Hey everyone! Before I dive into Chien-Pao, I thought I would introduce myself, since this is my first article on PokeBeach! I’m Ciaran, a player based out of Toronto, Canada. I have played the TCG since 2011, and have played at the World Championships seven times. Some of the accomplishments I am most proud of are as follows: #1 Championship Points North America 2016, #1 Championship Points Canada 2023, Top 4 LAIC 2023, Top 8 LAIC 2022, and Top 32 at the World Championships three times (2015, ’16, ’23). I also have a YouTube channel and podcast where I make competitive content. I love Pokemon and making content, so I’m excited to start writing for PokeBeach!
For my first article, I want to do a deep dive on my favourite deck in the format, Chien-Pao ex. Chien-Pao got off to a bit of a slow start after releasing in Paldea Evolved, but found its footing when the aptly named “Canadian Pao” build gained popularity following Lucas Xing’s Top 8 performance at Pittsburgh Regionals. His version of the deck focused on Bibarel and played no Pokemon VSTAR. From there, Grant Shen took the build to a Top 8–Top 16–Top 8 streak at the following three Regionals, proving Chien-Pao was a deck to be reckoned with!
Heading into the Paradox Rift format, Chien-Pao was expected to be a mainstay of Tier 1 with the release of Iron Hands ex, but the deck has seen a massive fall-off in play following LAIC. There were a multitude of factors that led to this, which I will cover, but I think with the maturation of the Paradox Rift metagame, the deck is primed for success!
Why Has the Deck Struggled?
On paper, Chien-Pao has fantastic matchups against a majority of the meta, and it still does, but initial builds of decks during the LAIC meta were put together with Chien-Pao in mind. For example, most Gardevoir ex decks were playing two, sometimes three copies of Avery, which allowed the deck to completely eliminate your Bibarel when combined with a Roaring Scream from Scream Tail. We also saw an uptick in Miraidon ex decks, one of Chien-Pao’s weaker matchups. Other bad matchups, such as Snorlax Stall, picked up in play, and Manaphy was still included in a majority of decks.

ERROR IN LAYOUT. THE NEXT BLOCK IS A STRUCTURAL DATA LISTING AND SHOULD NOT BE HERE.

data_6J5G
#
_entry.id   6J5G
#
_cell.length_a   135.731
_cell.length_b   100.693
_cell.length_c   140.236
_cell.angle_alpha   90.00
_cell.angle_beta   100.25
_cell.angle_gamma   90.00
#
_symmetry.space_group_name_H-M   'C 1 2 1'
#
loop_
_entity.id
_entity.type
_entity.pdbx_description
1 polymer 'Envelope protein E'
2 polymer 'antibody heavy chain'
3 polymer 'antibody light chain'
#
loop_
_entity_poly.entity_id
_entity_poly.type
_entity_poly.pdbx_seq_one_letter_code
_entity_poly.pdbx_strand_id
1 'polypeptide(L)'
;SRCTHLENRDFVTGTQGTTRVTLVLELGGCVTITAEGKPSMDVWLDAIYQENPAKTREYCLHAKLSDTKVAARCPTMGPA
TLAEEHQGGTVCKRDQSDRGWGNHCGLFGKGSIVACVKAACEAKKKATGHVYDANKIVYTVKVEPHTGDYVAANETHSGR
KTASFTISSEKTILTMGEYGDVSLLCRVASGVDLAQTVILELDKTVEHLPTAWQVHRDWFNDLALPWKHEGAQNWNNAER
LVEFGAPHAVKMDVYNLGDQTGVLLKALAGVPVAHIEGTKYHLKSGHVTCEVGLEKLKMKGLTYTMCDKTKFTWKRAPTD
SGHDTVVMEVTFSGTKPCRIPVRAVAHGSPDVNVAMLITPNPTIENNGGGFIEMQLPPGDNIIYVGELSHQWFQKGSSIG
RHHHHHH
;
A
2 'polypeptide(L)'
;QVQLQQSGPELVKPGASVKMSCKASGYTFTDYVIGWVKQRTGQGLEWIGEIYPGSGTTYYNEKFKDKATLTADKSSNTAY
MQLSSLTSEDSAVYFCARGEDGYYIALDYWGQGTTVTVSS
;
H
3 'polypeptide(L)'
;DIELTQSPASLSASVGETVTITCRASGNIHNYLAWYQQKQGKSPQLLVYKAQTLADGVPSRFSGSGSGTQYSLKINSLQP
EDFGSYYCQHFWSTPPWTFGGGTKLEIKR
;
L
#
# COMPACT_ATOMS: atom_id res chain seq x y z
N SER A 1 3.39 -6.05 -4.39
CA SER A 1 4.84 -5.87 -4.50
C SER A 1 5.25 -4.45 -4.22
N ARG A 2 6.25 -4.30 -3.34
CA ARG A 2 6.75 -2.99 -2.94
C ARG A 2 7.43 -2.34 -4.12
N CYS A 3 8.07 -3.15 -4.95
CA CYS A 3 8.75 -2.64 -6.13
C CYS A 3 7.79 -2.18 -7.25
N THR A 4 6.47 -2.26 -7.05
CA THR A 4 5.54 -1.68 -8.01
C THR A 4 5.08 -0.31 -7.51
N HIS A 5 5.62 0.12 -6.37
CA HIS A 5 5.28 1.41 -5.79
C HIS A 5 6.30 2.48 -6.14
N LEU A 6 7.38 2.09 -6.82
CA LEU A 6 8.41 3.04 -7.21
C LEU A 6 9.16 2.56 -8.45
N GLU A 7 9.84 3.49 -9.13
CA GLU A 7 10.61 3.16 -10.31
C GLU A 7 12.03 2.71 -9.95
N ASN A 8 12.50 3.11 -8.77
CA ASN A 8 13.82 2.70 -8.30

The other issue is Chien-Pao’s consistency. The deck needs a Stage 2 Pokemon and a Stage 1 Pokemon (Bibarel) to fully get online. If you have tried the deck before, you probably know the painful feeling of using PokéStop and discarding Irida and Baxcalibur. The inconsistency of the deck is what helps keep it in check, as any game in which it achieves the desired setup normally results in its victory.
Why is Chien-Pao Primed for Success Currently?
There are a few reasons why Chien-Pao ex is in a good spot currently. Firstly, since Chien-Pao has seen a massive decrease in play, most people have adjusted their deck lists accordingly. We have seen Gardevoir ex decks remove their second copies of Avery, and Giratina VSTAR is seeing play without Manaphy. Without those cards, both of those matchups become much more favourable for Chien-Pao.
Second, we have seen a massive uptick in Charizard ex. I would argue this is Chien-Pao’s best matchup, and it attained a meta share of 17% at our most recent Regionals (Portland). Over nine rounds, it will not be uncommon to face two or three Charizard decks, and if you make it to the second day of the competition there will probably be some more waiting for you at the top tables.
Finally, we have seen Miraidon ex drop to around 10% of the Day 1 metagame, with a further decrease in play on Day 2. While Miraidon isn’t an unwinnable matchup, it definitely isn’t something you want to sit across frequently at your tournaments.
All these factors combined, the metagame is shaping up nicely for Chien-Pao to see success!
This concludes the public portion of this article.
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